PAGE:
Signed ‘Renoir’ lower left

Provenance:

Estate of the artist;
Jean Renoir, Paris (son of the artist; by descent from the above);
Dido Freire Renoir, Beverly Hills (wife of Jean Renoir; by descent from the above);
Private Collection, Buenos Aires;
Private Collection, Dallas, TX;
Guarisco Gallery, Washington, D.C.;
Private Collection, United Kingdom;
Private Collection, Hong Kong 

Literature:

Bernheim-Jeune (ed.), L'Atelier de Renoir, Paris, 1931, vol. I, no. 162, illustrated pl. 53;

Guy Patrice & Michel Dauberville, Renoir, Catalogue raisonné des tableaux, pastels, dessins et aquarelles, 1895-1902, Paris, 2010, vol. III, no. 1906, illustrated p. 128

This work is to be included in the Renoir Catalogue critique being prepared by the Wildenstein Institute from the François Daulte, Durand-Ruel, Venturi, Vollard and Wildenstein archives.

In Le Port de La Rochelle Renoir has captured the transience and the tranquillity of a bright summer’s day at the port in La Rochelle. Using his signature bold complementary colours of yellow, orange and red the artist has recreated both the movement of the boats as they pass through the port gates and the light of the sun as it reflects and refracts against the buildings and the sails. A lone figure in the foreground, likely a sailor, looks onto the water in a state of contemplation, adding to the tranquillity of the scene.

The port is that of La Rochelle, a historic maritime city in Western France, on the Atlantic Ocean. Steeped in history, the port of La Rochelle has long been an inspiration for French artists with works depicting the area by such artists as Paul Signac, Jean-Baptiste Corot and Claude Vernet, among others. Paul Signac was so enraptured by the towers that he produced two paintings of the port, Le port de la Rochelle and Entrée du port de la Rochelle, now in the Musée des Beaux-Arts de Nancy and the Musée D’Orsay respectively, while Corot’s depiction is in the Musée du Nouveau Monde in La Rochelle.

Renoir has depicted the port of La Rochelle from the corner end by the Tour Saint-Nicolas with the Tour de la Chaîne directly behind. The Tour de la Lanterne’s spire can be seen in the distance, glinting blue in the sunlight. These towers are the city’s point of entry and act as lines of defence- any boat coming in or out would pass through them. A present-day photograph of what is now the old town port shows that the area remains relatively the same despite industrialisation.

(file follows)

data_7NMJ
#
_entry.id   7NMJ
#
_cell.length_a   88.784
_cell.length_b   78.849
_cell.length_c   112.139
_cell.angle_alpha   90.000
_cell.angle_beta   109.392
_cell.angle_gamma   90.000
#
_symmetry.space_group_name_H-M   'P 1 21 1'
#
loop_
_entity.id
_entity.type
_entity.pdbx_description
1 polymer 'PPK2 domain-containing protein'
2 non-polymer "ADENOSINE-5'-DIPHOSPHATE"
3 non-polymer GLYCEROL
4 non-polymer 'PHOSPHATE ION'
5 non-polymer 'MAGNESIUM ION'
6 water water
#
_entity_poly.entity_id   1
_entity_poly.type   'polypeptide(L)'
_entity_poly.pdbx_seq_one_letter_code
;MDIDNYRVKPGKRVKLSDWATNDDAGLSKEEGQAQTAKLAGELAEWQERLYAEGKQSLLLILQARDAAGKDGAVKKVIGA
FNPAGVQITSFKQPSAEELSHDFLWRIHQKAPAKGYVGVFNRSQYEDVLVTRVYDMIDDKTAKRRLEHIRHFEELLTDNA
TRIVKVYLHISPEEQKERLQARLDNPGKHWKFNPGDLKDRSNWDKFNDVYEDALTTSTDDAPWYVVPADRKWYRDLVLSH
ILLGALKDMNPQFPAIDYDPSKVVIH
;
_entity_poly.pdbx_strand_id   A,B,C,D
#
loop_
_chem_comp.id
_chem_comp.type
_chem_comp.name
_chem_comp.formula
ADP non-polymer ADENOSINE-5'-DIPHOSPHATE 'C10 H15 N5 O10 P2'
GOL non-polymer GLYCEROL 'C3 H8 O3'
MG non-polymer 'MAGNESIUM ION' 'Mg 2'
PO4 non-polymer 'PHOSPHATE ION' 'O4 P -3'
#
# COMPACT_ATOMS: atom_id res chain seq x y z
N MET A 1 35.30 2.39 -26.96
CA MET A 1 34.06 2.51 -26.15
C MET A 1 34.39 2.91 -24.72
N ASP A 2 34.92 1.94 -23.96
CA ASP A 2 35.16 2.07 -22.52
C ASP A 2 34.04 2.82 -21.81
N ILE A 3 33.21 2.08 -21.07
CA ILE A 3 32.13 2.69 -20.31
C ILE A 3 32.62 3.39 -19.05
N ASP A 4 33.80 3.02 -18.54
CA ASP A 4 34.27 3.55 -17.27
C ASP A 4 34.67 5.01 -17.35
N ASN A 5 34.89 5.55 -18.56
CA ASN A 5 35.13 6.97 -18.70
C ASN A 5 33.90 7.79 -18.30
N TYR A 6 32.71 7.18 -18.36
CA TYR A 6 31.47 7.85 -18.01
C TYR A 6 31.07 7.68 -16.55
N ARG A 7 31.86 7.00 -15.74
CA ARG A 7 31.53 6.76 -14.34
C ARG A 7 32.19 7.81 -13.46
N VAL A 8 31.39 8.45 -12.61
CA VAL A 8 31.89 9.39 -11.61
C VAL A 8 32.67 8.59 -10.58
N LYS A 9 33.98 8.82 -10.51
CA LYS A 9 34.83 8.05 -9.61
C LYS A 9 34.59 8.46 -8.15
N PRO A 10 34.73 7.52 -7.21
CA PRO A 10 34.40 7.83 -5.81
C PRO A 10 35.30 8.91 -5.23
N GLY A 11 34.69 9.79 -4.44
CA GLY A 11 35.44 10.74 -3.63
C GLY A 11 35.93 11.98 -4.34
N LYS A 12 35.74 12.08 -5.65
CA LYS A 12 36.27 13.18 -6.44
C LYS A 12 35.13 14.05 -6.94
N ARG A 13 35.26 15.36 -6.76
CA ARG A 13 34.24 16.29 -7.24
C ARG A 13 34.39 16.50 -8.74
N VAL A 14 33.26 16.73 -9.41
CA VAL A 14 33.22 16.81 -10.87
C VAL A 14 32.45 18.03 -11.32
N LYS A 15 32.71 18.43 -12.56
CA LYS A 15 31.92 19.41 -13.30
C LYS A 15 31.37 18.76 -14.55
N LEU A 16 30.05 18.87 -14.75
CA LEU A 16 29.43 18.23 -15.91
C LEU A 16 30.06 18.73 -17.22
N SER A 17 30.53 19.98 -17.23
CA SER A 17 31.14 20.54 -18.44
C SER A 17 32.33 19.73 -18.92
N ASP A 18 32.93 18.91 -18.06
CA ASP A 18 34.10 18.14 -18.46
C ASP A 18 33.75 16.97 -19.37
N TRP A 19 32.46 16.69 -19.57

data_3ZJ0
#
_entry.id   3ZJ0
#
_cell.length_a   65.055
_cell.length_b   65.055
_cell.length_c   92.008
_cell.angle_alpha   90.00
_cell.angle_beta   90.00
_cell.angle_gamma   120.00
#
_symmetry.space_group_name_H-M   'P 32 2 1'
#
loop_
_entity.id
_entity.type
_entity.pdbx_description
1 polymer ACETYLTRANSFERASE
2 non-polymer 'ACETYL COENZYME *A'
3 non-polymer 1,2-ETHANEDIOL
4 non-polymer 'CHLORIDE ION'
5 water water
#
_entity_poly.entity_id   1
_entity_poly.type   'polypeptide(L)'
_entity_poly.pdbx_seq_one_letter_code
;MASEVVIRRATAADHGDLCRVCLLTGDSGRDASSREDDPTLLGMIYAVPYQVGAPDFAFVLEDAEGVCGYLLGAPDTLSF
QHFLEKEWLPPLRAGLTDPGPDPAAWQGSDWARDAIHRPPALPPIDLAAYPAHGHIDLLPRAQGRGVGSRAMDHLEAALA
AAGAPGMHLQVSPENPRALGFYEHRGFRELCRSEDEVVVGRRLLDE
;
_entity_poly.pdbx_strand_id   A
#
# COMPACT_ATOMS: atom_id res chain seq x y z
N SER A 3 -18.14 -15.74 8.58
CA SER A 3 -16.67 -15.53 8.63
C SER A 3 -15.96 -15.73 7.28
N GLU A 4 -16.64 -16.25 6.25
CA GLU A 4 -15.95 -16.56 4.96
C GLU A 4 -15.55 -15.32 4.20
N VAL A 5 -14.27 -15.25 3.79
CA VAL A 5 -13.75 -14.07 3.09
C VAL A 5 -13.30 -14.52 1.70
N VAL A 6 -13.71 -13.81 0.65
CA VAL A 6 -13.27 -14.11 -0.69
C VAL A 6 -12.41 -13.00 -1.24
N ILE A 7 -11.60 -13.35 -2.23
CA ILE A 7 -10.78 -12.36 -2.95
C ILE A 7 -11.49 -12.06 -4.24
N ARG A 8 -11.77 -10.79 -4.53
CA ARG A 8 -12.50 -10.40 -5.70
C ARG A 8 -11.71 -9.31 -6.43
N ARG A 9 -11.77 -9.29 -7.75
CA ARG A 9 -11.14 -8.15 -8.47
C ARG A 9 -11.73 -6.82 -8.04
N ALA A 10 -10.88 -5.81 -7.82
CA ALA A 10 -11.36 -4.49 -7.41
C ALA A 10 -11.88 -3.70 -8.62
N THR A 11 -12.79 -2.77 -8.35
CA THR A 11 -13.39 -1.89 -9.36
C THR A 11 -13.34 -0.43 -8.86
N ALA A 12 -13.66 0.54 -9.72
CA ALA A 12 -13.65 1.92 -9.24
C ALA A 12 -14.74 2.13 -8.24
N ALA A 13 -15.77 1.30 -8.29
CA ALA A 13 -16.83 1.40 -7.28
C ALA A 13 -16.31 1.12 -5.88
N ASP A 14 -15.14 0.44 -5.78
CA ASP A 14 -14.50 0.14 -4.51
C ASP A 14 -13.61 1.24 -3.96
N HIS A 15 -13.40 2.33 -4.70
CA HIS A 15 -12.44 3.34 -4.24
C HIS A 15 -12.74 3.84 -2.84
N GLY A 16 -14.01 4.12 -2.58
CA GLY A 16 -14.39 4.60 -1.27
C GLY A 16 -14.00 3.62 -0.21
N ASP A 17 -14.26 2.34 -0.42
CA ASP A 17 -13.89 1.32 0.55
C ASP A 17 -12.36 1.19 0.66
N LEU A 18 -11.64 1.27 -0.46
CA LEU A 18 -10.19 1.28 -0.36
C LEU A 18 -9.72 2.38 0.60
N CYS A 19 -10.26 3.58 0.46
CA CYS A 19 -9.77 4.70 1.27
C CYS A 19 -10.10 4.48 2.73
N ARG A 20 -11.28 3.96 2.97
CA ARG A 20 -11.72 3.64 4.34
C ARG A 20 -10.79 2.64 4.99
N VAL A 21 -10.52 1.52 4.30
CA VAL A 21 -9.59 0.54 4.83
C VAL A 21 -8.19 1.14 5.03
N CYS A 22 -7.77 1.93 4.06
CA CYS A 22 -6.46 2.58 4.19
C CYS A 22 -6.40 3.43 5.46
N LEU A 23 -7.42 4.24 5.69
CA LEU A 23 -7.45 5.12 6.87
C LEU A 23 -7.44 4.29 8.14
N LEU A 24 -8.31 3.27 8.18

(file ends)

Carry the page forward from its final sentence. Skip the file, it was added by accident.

Inventory Number: Art P93
1800-1899 City Scene Marine Period 1800-1899 Impressionist/Post Impressionist

See Artist Bio below.


Pierre Auguste Renoir
French, 1841-1919

Renoir was born on February 25, 1841, in the small manufacturing town of Limoges. His family moved to Paris when he was four years old. Gounod advised him to become a musician, but Renoir felt more compulsion toward the graphic arts. At thirteen he joined a ceramic establishment where he painted flowers on porcelain. Later he supported himself by decorating fans. In 1861 he joined the Gleyre atelier where Sisley, Monet and Bazille were also studying. None of them was very happy there, but Renoir especially was out of sympathy with the academic atmosphere of the place. When the master accused him of seeking amusement from painting, he replied that of course he did, or he would otherwise abandon the pursuit. After a year he began to work without a teacher, adapting Courbet's trick of using a palette knife, and painting with purer and lighter colors.

He first exhibited in 1868; he also participated in the famous Nadar exhibition of Impressionists in 1874. He was dependent on portraiture for his living until the auctions of his works in 1875 and 1877 which brought him some independence and enabled him to travel. In 1883 a sort of break occurred in his work. He felt he had gone to the end of Impressionism; he was reaching the conclusion that he did not know how to paint or draw. This bewilderment and discouragement, though exaggerated, had a salutary effect, for Renoir reviewed his methods, again studied the works of old masters whom he loved and went on painting pictures, better than before.


Suffering from failing eyesight in his later years, Renoir began to use stronger colors. His last years were spent in Provence where he continued to paint. He died in Cagnes.

Museums and Exhibitions:

Phillips Collection, Washington, DC; National Gallery of Art, Washington, DC; Getty Museum, Los Angeles; Norton Simon Museum, Pasadena; Metropolitan Museum of Art, NY; Frick Collection, NY; Barnes Foundation, PA; Cleveland Museum of Art, OH; Art Institute of Chicago, IL; Musee d’Orsay, Paris; The Louvre, Paris; Musee de l’Orangerie, Paris; National Gallery, London; Tate Gallery, London; British Museum, London; Hermitage Museum, Russia